TL:DR - This is an excellent book, it’s easy to read, and it will remind you what all this Agile/Scrum/XP stuff is all about. If you haven’t read it, I wish you would.

I received a copy of Jeff Sutherland’s book, Scrum, the Art of Doing Twice the Work in Half the Time right when it came out. I don’t remember whether it’s a free copy or a paid one. Probably free, people send me things.

As of last week, I had not read it. Because of a discussion on the Scrum Trainers and Coaches list, regarding the 400% claims Jeff makes in the book and elsewhere, I read it this week. It’s a quick and enjoyable read. I recommend it without qualification.

Concerns, I have a few …

Now, I have a bad reaction to claims like “400% more productivity”, and “Twice the work”. Perhaps that’s a personal problem and I should see the chaplain, but I think it’s more than that. As I write about in the Dark Scrum series, too often, management uses promises like that to put pressure on the team, without ever making the changes to the system that allow Scrum to work.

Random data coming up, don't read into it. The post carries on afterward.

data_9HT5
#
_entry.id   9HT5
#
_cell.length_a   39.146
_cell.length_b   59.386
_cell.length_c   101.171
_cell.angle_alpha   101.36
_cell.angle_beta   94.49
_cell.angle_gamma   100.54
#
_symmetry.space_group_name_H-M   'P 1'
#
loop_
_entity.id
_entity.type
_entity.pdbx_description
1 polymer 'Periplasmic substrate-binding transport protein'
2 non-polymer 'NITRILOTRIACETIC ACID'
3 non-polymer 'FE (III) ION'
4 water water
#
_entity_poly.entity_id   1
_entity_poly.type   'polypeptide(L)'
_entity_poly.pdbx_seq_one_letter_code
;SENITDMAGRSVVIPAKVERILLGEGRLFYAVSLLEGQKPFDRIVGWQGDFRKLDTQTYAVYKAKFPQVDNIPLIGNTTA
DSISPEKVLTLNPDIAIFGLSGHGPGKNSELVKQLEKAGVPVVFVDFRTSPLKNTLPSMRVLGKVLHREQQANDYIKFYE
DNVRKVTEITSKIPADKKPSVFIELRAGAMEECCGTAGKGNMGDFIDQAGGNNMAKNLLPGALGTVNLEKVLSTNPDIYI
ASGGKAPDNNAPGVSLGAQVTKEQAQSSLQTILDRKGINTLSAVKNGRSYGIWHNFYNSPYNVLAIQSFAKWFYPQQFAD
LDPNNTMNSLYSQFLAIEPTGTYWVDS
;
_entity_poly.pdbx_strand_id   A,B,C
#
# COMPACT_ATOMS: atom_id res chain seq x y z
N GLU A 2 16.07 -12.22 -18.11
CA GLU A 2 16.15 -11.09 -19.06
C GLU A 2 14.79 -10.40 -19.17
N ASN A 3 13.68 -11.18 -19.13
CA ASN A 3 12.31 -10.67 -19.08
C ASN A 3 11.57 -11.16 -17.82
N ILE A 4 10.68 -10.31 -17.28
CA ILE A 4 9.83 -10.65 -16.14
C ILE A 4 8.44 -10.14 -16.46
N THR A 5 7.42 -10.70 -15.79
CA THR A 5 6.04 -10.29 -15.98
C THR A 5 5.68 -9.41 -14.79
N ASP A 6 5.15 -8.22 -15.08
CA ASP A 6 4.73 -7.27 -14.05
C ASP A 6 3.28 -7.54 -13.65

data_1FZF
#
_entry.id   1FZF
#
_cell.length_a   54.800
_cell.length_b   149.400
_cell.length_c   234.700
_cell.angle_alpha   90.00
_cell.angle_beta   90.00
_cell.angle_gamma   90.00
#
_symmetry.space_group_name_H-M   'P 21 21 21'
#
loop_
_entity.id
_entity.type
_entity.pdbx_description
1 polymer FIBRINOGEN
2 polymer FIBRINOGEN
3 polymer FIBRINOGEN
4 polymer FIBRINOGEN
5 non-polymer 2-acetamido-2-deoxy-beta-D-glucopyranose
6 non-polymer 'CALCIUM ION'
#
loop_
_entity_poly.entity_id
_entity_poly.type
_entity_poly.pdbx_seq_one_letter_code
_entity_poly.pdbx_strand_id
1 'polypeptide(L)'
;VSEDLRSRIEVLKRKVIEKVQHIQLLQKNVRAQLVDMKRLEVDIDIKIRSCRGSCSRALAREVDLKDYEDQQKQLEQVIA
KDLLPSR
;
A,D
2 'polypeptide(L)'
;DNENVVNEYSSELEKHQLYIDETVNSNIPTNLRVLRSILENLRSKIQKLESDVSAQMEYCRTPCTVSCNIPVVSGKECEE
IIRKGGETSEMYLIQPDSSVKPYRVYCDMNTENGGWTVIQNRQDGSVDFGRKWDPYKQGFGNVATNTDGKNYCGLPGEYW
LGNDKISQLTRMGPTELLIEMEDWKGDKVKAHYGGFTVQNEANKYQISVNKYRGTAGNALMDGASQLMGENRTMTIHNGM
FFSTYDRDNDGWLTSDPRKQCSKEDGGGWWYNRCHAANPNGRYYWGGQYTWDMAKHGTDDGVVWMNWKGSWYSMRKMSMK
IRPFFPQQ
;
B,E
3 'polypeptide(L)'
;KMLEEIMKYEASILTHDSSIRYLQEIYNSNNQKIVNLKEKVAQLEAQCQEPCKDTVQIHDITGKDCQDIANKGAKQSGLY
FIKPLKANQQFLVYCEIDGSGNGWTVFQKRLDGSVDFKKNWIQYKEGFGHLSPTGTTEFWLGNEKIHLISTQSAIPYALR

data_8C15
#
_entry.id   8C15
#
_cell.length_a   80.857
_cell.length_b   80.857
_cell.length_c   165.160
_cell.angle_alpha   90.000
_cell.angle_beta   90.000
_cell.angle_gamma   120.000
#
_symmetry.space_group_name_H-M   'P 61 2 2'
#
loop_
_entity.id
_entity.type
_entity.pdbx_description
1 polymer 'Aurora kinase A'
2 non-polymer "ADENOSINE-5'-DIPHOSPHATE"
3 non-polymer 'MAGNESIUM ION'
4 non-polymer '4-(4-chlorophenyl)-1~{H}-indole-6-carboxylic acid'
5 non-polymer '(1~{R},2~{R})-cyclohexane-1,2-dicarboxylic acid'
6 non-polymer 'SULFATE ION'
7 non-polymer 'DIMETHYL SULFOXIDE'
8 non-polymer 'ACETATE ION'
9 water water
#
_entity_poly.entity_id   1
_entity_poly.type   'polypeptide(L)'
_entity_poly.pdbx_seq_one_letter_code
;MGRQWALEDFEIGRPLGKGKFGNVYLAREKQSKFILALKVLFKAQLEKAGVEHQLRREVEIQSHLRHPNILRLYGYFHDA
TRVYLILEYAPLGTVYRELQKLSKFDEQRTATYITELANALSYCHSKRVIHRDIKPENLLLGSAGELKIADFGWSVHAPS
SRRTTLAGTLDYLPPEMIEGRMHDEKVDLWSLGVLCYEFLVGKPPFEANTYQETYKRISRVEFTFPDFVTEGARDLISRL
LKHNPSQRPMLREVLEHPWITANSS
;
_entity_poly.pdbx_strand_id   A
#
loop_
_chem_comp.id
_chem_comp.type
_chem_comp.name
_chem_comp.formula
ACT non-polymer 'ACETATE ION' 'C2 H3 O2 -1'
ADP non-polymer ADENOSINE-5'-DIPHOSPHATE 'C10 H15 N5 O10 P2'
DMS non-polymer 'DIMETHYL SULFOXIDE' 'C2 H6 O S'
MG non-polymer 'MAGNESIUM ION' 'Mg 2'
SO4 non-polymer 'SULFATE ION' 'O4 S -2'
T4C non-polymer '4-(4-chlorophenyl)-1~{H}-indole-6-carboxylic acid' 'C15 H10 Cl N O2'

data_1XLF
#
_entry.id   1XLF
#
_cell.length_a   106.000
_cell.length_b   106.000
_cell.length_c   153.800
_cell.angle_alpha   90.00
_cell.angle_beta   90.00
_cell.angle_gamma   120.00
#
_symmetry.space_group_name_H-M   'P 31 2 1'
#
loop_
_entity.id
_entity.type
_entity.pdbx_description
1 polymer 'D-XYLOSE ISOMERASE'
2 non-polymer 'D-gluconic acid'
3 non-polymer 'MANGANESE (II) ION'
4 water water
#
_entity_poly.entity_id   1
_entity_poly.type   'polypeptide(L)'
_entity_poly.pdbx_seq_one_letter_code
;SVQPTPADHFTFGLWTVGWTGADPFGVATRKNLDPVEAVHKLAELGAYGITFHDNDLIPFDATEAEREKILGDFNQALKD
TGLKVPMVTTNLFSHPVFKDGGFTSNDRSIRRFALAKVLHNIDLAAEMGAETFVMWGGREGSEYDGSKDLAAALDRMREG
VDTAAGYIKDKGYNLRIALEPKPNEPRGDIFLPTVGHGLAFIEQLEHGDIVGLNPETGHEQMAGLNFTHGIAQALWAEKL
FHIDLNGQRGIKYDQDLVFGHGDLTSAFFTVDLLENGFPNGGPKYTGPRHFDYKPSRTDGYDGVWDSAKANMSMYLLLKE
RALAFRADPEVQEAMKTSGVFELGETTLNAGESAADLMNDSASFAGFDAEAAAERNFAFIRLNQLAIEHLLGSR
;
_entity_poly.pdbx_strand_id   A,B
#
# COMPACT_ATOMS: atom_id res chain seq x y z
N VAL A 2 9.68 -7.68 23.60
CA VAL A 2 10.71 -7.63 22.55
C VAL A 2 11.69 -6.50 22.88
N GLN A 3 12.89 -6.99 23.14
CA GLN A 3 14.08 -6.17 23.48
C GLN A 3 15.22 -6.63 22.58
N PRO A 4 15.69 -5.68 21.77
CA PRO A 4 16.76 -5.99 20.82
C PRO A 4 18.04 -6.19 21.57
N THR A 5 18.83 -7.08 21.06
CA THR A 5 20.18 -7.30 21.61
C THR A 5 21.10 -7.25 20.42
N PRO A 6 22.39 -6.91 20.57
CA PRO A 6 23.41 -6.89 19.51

I do think that Dark Scrum is a serious, pervasive, and pernicious problem. And I’d wager that for most of you who are trying to do Scrum/Agile/XP, you’re not seeing a 4x improvement in your productivity. I hope you are, but I’d put my money on the Don’t.

An additional concern that I have is that, to me, a great deal of the value of “Agile” ideas comes from showing stakeholders what has been built, driving them to decide more quickly what to do and what to defer, and inspiring them to show what we have to customers. And that, of course, requires us to build the Increment, which is … difficult.

You may have similar reactions to the book title, and to claims like it. You may have similar concerns to mine.

Set those concerns aside! Please!

Jeff’s book includes stories, examples, and explanations that show how Scrum, done right, can and will improve real productivty. If you read it, and just let it soak in, I think it will refresh your perhaps somewhat jaded view of the Scrum world and Scrum itself.

This is good stuff. Let it inspire you, please.


My colleague Mike Dwyer asked me what I found in the book. Here was my answer:

The main thing was this:

If you’ll actually create a cross-functional team,
Have them work to deliver working software every Sprint,
Have them show it to all stakeholders including management,
While meeting every day to manage themselves as a team,
And reflecting every Sprint to truly improve,
Given a Product Owner with true authority to decide … and to ship,
You should get four times the value of what you were doing before,

Without even breaking a sweat.

The only thing I wish is that they’d named it Twice the Value in Half the Time.